Using Evidence to Draw Conclusions
Librarian models how to compare two nutrition labels using example of sugar coated cereal versus toasted oat cereal. (Students have already had a lesson on how to read a nutrition label.)
2 Mini & Guided
Librarian compares how much saturated fat, sodium and sugar each has as well as examining whether each food item has significant amounts of fiber and vitamins/minerals.
Librarian writes her conclusion in assessment: “Toasted oat cereal is a healthier choice compared to sugar-coated cereal.” Under “Evidence” she records that the oat cereal has more fiber as well as less sugar. Under examples, she records the amount of sugar and fiber each has.
Students compare in pairs or groups, nutrition labels of chips and pretzels. Together, they reach a conclusion and record evidence and examples that support this conclusion.
Librarian promotes exploration. Students are told to use nutrition labels for a plain potato and French fries.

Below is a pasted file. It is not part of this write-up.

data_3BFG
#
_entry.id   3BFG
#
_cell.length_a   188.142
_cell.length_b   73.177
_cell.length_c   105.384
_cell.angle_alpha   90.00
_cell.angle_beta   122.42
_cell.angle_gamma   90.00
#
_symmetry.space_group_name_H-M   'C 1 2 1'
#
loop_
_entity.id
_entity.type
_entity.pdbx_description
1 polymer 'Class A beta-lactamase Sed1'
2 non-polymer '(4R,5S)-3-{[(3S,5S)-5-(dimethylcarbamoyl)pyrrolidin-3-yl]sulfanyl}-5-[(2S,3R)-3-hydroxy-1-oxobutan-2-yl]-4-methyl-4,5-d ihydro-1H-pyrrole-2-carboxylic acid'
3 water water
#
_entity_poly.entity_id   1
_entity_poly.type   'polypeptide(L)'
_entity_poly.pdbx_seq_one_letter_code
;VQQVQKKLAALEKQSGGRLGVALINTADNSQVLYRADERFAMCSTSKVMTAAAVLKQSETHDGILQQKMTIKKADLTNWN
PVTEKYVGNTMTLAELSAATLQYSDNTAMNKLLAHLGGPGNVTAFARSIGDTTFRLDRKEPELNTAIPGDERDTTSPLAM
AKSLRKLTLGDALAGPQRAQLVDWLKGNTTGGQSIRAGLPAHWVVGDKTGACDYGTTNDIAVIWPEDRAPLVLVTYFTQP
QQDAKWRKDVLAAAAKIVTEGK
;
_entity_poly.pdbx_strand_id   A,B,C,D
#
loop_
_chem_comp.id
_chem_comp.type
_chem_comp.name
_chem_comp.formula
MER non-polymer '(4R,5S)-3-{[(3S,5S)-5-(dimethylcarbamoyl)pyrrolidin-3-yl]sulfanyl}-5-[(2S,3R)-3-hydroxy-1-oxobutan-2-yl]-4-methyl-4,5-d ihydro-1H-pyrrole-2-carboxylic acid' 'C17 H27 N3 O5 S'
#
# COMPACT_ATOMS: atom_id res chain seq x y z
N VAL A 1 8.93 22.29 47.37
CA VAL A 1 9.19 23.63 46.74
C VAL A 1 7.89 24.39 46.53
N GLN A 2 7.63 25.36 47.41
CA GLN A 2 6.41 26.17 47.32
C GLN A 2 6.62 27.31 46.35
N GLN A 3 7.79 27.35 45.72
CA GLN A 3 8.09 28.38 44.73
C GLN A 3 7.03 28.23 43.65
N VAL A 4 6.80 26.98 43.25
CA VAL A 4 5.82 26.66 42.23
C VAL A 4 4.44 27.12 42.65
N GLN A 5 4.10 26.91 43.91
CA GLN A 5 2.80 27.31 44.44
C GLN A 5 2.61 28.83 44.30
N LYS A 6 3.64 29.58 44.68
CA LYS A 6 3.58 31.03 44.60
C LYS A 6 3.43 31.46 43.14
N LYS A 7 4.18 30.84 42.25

Librarian circulates, prompting students to discuss their findings and cite evidence from the labels to support their conclusions.
Students record their conclusion, evidence and examples on a third assessment.
Students use the article “Look at the Label – Please” as a reminder of what are healthy and unhealthy components of foods.(Read in previous class.)
Students create Prezi illustrating their findings.
For differentiation librarian will use:
- Increased font size for students who may have difficulty reading small print.
- Chart provided for students to more easily compare food pairs.
Students share their conclusions and evidence.Exit ticket: Think about one healthy change you could make in your diet based on what you’ve learned today.